KTM 125 E/XC Review
To begin with, everybody has this thought lingering on their mind on whether they should really be riding a 125cc let alone buying one. There’re so many valid reasons for actually going for one. For example, jockey-weight riders would really enjoy biking on a KTM125 E/XC, but riders weighing a bit more are always in a catch22 situation, but nevertheless it’s just the grip one rider gets and not the exactly the weight on the bike.
For a starter, we’re talking of cheap bikes here compared to the bigger bikes, though factory costs are the same when they make either a 125 or a 620. The KTM125 E/XC would cost just under $1000 deficit than the KTM250. The only difference would be lesser displacement, but the features still remain the same to those in the bigger bikes.
As stressed earlier, the 125 E/XC is lighter compared to open bikes or a 250 rather. The KTM125 E/XC is 20 pounds lesser in weight than the 360, 300 or 250. Riders often ponder if this 20-pound difference would really matter. Yes, it certainly does when we need to pull off from certain situations, but realization is only through first-hand experience, probably one realizes when riding a bigger displacement bike for the outcome is pretty evident. It’s a shocking misconception when we argue about the power of these bikes and the heavy midrange power it offers and casts aside the notion of powerless feeling; however, riding one such 125cc would cast off any further doubts.
It’s easier to start the KTM125 with the exception of a short kick start lever that’s not much of a disaster. A soft kick should be sufficient enough to ignite the 125 that nods as if it’s been taken all day long for a long, pitchy ride or a dusty off-road map. Noticeable is the fact that there’s plenty of power available once the engine is pretty warm. Keeping aside the thought that it isn’t a bigger displacement bike, there’s actually no need to get excited when it comes to revving hard or clutch slipping as the bike moves along pretty well with the easiest of clutch releases. The excellent bottom end does ease things up and converts to a smooth midrange power that pulls the bike quite effectively. Halfway through the revs, gears could be shifted up for moderate speed.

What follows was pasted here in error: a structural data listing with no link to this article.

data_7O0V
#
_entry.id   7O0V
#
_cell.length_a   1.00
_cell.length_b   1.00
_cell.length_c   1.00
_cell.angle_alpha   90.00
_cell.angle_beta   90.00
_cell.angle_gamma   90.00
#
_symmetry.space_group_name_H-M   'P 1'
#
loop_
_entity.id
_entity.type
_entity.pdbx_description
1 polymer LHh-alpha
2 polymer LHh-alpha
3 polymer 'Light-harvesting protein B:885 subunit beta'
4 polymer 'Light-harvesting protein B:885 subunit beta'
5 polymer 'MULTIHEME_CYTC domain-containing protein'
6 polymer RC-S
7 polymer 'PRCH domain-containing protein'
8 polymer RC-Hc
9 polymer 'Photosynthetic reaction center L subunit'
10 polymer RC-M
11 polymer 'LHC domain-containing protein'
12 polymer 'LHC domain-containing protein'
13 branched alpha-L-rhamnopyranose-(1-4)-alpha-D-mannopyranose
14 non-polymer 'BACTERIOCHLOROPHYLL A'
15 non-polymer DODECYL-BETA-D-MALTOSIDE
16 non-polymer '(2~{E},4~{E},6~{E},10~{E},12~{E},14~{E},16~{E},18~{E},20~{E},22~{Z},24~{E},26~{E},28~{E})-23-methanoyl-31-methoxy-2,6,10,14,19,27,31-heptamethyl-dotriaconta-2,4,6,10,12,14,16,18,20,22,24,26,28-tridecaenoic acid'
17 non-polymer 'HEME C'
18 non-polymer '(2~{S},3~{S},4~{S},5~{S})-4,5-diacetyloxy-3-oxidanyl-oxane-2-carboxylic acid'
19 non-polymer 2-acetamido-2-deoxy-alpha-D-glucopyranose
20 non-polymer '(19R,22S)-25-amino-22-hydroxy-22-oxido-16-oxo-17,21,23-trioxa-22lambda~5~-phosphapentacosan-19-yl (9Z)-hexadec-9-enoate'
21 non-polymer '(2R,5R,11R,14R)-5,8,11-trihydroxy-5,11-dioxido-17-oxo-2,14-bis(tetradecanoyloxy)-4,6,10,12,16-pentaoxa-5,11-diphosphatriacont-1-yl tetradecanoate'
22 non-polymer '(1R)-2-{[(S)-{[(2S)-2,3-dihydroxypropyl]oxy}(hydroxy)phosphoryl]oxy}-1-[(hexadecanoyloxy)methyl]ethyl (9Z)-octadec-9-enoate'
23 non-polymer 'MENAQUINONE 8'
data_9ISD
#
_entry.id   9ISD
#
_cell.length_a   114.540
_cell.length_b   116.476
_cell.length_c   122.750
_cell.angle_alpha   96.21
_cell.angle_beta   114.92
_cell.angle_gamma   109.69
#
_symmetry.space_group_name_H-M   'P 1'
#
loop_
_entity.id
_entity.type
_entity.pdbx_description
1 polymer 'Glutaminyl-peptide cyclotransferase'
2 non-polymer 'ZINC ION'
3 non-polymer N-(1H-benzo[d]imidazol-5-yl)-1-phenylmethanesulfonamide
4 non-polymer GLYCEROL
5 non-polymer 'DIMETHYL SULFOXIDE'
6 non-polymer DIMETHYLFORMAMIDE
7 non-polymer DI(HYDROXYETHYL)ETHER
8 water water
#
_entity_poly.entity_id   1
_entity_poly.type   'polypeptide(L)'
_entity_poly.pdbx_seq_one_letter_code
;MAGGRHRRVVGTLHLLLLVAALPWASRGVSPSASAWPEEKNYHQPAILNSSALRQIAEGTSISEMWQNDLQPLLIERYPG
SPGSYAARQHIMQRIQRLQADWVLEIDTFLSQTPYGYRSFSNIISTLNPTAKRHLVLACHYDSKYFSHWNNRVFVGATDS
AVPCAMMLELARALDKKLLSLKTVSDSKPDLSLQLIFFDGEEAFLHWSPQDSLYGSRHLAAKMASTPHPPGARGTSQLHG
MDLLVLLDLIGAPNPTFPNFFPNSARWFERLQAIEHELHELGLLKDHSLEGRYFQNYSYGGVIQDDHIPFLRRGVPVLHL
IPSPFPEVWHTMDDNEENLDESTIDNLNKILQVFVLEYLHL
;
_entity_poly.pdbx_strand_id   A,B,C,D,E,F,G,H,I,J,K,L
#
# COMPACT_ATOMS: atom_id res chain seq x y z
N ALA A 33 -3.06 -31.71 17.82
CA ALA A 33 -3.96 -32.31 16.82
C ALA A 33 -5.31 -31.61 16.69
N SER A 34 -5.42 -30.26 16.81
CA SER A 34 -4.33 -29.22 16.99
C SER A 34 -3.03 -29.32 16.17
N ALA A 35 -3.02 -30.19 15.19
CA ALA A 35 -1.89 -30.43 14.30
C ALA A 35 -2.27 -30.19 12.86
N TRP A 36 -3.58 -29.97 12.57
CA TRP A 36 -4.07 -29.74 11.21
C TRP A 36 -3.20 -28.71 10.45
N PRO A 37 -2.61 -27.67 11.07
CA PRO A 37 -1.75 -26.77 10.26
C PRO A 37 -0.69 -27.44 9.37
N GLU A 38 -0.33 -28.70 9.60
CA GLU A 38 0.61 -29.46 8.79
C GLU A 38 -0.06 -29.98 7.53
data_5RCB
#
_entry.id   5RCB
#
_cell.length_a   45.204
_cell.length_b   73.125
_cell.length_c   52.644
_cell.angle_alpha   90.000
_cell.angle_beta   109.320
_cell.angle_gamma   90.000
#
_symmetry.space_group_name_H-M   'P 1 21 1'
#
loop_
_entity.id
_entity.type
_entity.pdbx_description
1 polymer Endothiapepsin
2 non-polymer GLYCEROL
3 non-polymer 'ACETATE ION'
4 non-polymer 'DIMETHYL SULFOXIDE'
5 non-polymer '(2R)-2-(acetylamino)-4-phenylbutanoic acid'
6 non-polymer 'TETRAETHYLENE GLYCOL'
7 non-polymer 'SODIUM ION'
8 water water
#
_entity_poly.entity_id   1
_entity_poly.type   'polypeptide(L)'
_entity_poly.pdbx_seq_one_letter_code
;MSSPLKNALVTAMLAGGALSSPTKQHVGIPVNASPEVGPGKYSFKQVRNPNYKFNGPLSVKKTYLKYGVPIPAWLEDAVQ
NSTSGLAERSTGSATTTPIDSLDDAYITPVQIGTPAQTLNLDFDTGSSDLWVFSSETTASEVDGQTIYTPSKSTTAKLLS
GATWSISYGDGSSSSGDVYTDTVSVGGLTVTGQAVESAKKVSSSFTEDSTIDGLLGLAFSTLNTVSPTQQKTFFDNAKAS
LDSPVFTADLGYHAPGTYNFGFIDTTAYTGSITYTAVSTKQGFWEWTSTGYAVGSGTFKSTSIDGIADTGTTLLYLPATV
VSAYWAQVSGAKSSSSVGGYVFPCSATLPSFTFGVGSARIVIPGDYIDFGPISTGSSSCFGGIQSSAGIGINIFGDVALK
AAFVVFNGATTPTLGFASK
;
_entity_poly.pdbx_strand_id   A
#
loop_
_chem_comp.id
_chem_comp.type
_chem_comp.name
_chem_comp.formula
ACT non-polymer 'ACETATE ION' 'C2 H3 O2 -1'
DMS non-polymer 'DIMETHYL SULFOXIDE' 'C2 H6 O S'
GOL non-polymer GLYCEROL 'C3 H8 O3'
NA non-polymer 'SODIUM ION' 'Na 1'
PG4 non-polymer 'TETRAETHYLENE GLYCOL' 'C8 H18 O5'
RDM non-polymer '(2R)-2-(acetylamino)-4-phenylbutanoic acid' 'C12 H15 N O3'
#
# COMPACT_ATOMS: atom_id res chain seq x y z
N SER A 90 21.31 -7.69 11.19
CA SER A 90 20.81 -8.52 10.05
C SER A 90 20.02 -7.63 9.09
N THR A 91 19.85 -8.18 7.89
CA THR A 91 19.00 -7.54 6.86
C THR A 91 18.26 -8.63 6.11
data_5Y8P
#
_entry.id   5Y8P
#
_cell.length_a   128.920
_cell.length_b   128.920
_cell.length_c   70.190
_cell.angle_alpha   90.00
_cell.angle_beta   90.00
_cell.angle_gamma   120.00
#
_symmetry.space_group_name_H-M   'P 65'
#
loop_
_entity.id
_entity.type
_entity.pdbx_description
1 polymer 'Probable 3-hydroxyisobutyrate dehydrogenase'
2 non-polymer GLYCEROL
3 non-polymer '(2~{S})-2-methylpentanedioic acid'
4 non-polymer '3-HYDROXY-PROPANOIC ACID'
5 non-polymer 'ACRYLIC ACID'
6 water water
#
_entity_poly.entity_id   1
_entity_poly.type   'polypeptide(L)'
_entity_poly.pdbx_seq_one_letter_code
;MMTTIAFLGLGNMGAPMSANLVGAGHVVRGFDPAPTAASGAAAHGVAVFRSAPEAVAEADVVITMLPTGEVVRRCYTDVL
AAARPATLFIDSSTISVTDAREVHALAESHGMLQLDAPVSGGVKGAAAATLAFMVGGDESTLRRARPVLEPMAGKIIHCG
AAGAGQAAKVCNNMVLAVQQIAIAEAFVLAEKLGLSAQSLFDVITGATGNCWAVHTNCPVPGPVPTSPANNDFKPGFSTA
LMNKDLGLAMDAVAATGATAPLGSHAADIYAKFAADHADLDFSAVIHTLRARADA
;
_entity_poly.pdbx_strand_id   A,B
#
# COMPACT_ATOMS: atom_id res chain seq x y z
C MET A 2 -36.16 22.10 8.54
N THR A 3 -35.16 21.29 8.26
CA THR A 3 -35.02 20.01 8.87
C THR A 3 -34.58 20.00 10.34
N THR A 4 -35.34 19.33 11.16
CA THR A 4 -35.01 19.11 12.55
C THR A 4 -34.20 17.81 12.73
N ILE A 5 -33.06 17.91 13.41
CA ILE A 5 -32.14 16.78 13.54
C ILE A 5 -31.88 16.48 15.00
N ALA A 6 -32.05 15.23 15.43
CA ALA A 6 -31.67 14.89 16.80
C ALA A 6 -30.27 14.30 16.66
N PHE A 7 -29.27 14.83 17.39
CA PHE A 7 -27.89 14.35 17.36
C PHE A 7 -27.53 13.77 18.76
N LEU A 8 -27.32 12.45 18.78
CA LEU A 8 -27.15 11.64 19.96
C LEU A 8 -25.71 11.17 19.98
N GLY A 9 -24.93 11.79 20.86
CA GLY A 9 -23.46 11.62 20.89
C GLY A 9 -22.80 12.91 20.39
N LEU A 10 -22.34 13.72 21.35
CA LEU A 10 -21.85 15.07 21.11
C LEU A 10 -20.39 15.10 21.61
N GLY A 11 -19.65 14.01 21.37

The joy of experiencing this KTM comes on the terrain one chooses. For example, if chosen to ride on a ‘level-headed’ ground, the bike behaves just as desired or perhaps taking the bike out on a moony trip for a blues-headed feel, either way the 125 tugs pretty well. If decided to take a break from cool-headed rides to some fast revving and spinning, it surprisingly does that job pretty well too. Pinning the throttle is way too much fun when reaching optimum revs and changing gears when the bike does demand so.
While embarking on a lot of twists, it takes some experience to handle the 125s, though there’s always the dependable low-end power. Shifting the gears down might help controlling the bike when compared to the bigger displacements while speeding downhill through a corner, but having said that, the lighter weight of the bike certainly helps. The shock absorbers of the 125s are stunning and a lot of credit should go to the engineers and designers with the rear shocks now having excellent damping capacities. It does depict the hard work of long-term testing.
The 125 is definitely smaller when compared to the 250cc with smaller frames, though the seat height is commandingly higher than the 250s that gives a raw feeling to sit higher with adequate spacing between the seats and the wide handlebars thus allowing a comfortable feel when it comes to the footpegs and seating distances. The chassis’ chromoly steel and the rear chassis’ aluminum.
To that end, the bike offers the feel required when ripping past through woody tracks, and once a rider gets a proper feel on the power though through a lot of gearshifts, there can’t be a better promise made given the light weight of the bike and the fun it offers.
It’s all decision making time now if one really wants to go for a 125 rather than settling for a bigger bike. The bike is so much fun to ride with stunning suspensions, handling way too good and an uncompromising engine.
- Engine: Two-stroke, liquid-cooled
- Displacement: 124.8cc
- Bore-Stroke: 54.25 X 54mm
- Transmission: 6-speed WR
- Chain: Regina o-ring
- Gearing: 13/48
- Fuel tank capacity: 9 liters
- Ignition: Digital CDI 130w lighting
- Carburetor: Dell’Orto 37mm flat-slide
- Forks: Marzocchi Magnum 45
- Suspension Travel: 345mm
- Rear Suspension: Ohlins Type 3A
- Suspension Travel: 300mm
- Brake (front): Hydraulic disc
- Brake (rear): Hydraulic disc
- Tire (front): Michelin MP11 90/90X21
- Tire (rear): Michelin MP11 120/90X18
- Wheelbase: 1430mm
- Seat Height: 949mm
- Ground Clearance: 381mm
- Dry weight (claimed): 208.3 lbs.
- Retail Price: $4548